On the day of my college graduation, I received an email informing me that I had been selected to be a Fulbright English Teaching Assistant, placed in Armenia. I applied to the Fulbright Program shortly after my first visit to Armenia, a too short
two-week vacation, determined to return and immerse myself in the culture for a longer period of time. At the time, I thought that I had enough knowledge of the country and a firm enough grasp on the language to be able to stand my own ground for the duration of my nine-month grant. After the first four months, however, despite an excellent semester of teaching and overcoming the learning curve associated with moving to a new country and starting a new job, I realized that something was missing. I didn’t feel fully immersed, I wasn’t exploring my other interests, I wasn’t taking advantage of more opportunities around me, and I lacked a community I could call my own.
That’s where Birthright Armenia came in. Though I knew about the program prior to moving to Armenia, I waited until I had acclimated to my Fulbright placement to determine whether or not I should apply. I wasn’t sure if I would be able to balance both my Fulbright responsibilities and Birthright Armenia responsibilities into my schedule. With a little planning, the flexibility and support of the Birthright staff, and with the realization that I would forever kick myself for missing out on a great opportunity, I sent in my application. When I formally began Birthright in January, I realized just how enriching the experience was, and just how much Birthright truly completed my experience in Armenia.
When it comes to relating all the little joys and wonders associated with starting Birthright, I can’t find the right words for the beautiful experiences I had, one after the other. This is where I will begin to rely on anecdotes, and let these experiences speak for themselves:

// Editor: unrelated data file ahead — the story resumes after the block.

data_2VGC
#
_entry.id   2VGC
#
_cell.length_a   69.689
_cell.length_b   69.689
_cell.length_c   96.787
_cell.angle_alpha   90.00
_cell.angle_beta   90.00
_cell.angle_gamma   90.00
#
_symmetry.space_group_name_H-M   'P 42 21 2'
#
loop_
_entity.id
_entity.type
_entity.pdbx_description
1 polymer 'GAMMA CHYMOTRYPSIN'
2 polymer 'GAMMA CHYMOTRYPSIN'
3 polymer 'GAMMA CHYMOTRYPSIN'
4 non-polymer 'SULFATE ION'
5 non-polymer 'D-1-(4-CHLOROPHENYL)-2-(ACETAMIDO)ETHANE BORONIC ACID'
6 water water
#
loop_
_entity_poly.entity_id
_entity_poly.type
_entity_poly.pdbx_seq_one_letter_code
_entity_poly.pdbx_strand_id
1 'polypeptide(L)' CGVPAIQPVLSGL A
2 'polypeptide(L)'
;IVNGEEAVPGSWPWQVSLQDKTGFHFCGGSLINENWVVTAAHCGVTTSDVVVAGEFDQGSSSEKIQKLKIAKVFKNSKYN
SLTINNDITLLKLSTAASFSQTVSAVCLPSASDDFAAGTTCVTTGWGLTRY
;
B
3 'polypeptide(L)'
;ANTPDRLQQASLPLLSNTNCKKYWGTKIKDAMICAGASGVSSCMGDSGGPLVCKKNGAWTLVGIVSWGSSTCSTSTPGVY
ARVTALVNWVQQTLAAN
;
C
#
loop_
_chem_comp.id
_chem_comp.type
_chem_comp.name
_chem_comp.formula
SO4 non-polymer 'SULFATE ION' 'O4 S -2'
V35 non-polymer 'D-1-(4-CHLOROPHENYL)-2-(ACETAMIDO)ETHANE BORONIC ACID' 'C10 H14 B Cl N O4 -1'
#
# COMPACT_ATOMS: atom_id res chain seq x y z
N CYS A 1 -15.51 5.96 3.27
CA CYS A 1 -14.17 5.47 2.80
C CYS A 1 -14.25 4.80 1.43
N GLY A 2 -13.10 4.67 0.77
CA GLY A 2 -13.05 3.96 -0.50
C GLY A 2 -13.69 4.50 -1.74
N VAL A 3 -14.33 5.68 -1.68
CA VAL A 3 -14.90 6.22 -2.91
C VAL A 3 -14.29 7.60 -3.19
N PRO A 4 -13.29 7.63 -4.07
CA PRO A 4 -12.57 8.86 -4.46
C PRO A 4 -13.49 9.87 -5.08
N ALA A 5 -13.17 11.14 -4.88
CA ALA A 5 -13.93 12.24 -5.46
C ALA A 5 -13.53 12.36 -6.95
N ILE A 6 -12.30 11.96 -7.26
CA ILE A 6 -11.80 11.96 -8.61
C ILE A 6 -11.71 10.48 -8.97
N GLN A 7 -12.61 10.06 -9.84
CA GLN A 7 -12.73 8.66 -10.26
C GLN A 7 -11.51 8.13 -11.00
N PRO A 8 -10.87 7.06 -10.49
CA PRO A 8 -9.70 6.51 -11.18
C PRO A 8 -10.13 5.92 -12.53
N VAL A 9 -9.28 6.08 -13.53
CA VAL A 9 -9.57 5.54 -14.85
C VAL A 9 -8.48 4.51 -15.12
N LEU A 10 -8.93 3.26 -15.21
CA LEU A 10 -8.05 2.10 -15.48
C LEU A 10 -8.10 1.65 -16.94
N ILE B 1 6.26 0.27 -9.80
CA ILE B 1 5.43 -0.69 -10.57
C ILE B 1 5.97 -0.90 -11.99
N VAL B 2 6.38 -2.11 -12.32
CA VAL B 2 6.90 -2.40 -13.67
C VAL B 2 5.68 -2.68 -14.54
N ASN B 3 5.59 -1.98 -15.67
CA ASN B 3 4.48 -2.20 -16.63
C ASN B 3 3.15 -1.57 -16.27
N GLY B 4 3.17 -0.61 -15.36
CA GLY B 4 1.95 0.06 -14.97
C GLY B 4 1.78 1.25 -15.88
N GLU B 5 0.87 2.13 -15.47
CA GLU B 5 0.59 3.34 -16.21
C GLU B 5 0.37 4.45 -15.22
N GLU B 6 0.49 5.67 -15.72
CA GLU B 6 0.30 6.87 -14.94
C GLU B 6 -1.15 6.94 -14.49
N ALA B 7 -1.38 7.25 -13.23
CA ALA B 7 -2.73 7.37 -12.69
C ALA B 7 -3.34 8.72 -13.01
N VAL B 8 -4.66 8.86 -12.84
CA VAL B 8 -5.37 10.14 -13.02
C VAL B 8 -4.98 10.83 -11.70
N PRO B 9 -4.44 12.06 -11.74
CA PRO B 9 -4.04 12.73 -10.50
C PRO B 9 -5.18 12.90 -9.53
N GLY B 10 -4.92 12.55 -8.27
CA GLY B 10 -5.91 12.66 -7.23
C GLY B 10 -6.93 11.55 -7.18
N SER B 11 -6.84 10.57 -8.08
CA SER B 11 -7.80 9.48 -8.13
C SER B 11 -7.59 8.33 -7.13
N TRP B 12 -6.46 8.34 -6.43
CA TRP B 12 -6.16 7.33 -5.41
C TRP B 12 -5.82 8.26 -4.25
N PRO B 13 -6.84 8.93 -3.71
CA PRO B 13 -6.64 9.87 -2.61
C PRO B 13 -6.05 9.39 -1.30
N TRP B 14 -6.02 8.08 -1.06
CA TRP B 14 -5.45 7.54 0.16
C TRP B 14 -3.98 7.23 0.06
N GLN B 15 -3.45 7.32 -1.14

First, there was my favorite excursion to Tatev Monastery, when we climbed down a passageway to come out to a breathtaking gorge green all around, the stone monastery behind us, the steep cliff directly ahead of us, immersed all around in thick fog. My Los Angeles born and bred lungs could barely handle the clean air. Knowing that this monastery and its history is part of my personal heritage as an Armenian is uniquely wonderful.
Another moment I’ll always remember took place on a trip to Garni. I stopped by one of the vendor’s stalls just outside the gates. The vendor, a whitehaired woman who looked to be in her early sixties, kindly allowed me to sample each of the colorful sujukh, preserves, and gata before purchasing a small portion of each. Just as I got into the car to head back home, she called me back. «Բուռդ բաց», or “Hold out your palms!” she commanded, and poured the remaining jar of fragrant dried plums into my eagerly awaiting palms. Surprised, I thanked her, and waited until I was back in the car to devour the fruit, sweetened still more by her generosity.
There were the “hello, sister”s and “see you later”s from the microbus drivers who came to recognize and greet me as I commuted to and from my jobsites (Birthright helped me volunteer with organizations directly related to my academic experience). There were the many inspirational projects the volunteers organized and worked for, allowing me to learn about different sectors of the country. There were excursions and the opportunities to interact with locals, all of whom were overwhelmingly kind and accepted us with pride. These are just some of the little things that made living and volunteering in Armenia absolutely wonderful. For those who want to experience Armenia themselves, there is no other way to get the full experience but to visit, volunteer, interact, and be immersed in this country and all its wonders. If you’re considering Birthright do it. If you’re on a Fulbright or other fellowship, consider participating in Birthright or Armenian Volunteer Corps as well. The experience will add an extra dimension to your cultural immersion, and will truly enhance your stay in Armenia.